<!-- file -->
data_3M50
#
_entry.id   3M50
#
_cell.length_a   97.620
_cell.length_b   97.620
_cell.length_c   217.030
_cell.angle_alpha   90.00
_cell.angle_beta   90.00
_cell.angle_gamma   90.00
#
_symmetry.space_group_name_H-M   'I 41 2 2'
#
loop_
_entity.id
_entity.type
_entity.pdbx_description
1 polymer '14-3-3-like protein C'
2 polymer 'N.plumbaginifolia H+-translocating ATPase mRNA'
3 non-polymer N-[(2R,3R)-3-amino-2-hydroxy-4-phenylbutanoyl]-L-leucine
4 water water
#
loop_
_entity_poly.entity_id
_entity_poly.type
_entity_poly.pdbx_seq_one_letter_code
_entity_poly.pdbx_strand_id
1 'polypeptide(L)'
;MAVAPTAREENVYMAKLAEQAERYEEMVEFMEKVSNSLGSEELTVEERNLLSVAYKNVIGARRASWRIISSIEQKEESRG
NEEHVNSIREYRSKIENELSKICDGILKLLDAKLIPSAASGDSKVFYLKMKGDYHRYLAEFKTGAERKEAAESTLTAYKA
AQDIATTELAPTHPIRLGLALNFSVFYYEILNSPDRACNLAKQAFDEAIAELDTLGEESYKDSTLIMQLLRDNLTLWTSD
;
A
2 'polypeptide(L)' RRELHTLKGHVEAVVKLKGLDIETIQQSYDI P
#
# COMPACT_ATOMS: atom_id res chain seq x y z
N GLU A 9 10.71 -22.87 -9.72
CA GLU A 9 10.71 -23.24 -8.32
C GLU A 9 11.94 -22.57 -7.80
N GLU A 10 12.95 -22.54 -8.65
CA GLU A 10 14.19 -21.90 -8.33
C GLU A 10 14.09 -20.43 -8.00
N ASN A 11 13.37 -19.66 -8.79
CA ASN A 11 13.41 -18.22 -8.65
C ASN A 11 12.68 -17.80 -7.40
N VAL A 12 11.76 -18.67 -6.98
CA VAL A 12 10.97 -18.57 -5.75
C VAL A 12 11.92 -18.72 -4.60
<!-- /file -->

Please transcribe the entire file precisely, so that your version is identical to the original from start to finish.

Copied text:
data_3M50
#
_entry.id   3M50
#
_cell.length_a   97.620
_cell.length_b   97.620
_cell.length_c   217.030
_cell.angle_alpha   90.00
_cell.angle_beta   90.00
_cell.angle_gamma   90.00
#
_symmetry.space_group_name_H-M   'I 41 2 2'
#
loop_
_entity.id
_entity.type
_entity.pdbx_description
1 polymer '14-3-3-like protein C'
2 polymer 'N.plumbaginifolia H+-translocating ATPase mRNA'
3 non-polymer N-[(2R,3R)-3-amino-2-hydroxy-4-phenylbutanoyl]-L-leucine
4 water water
#
loop_
_entity_poly.entity_id
_entity_poly.type
_entity_poly.pdbx_seq_one_letter_code
_entity_poly.pdbx_strand_id
1 'polypeptide(L)'
;MAVAPTAREENVYMAKLAEQAERYEEMVEFMEKVSNSLGSEELTVEERNLLSVAYKNVIGARRASWRIISSIEQKEESRG
NEEHVNSIREYRSKIENELSKICDGILKLLDAKLIPSAASGDSKVFYLKMKGDYHRYLAEFKTGAERKEAAESTLTAYKA
AQDIATTELAPTHPIRLGLALNFSVFYYEILNSPDRACNLAKQAFDEAIAELDTLGEESYKDSTLIMQLLRDNLTLWTSD
;
A
2 'polypeptide(L)' RRELHTLKGHVEAVVKLKGLDIETIQQSYDI P
#
# COMPACT_ATOMS: atom_id res chain seq x y z
N GLU A 9 10.71 -22.87 -9.72
CA GLU A 9 10.71 -23.24 -8.32
C GLU A 9 11.94 -22.57 -7.80
N GLU A 10 12.95 -22.54 -8.65
CA GLU A 10 14.19 -21.90 -8.33
C GLU A 10 14.09 -20.43 -8.00
N ASN A 11 13.37 -19.66 -8.79
CA ASN A 11 13.41 -18.22 -8.65
C ASN A 11 12.68 -17.80 -7.40
N VAL A 12 11.76 -18.67 -6.98
CA VAL A 12 10.97 -18.57 -5.75
C VAL A 12 11.92 -18.72 -4.60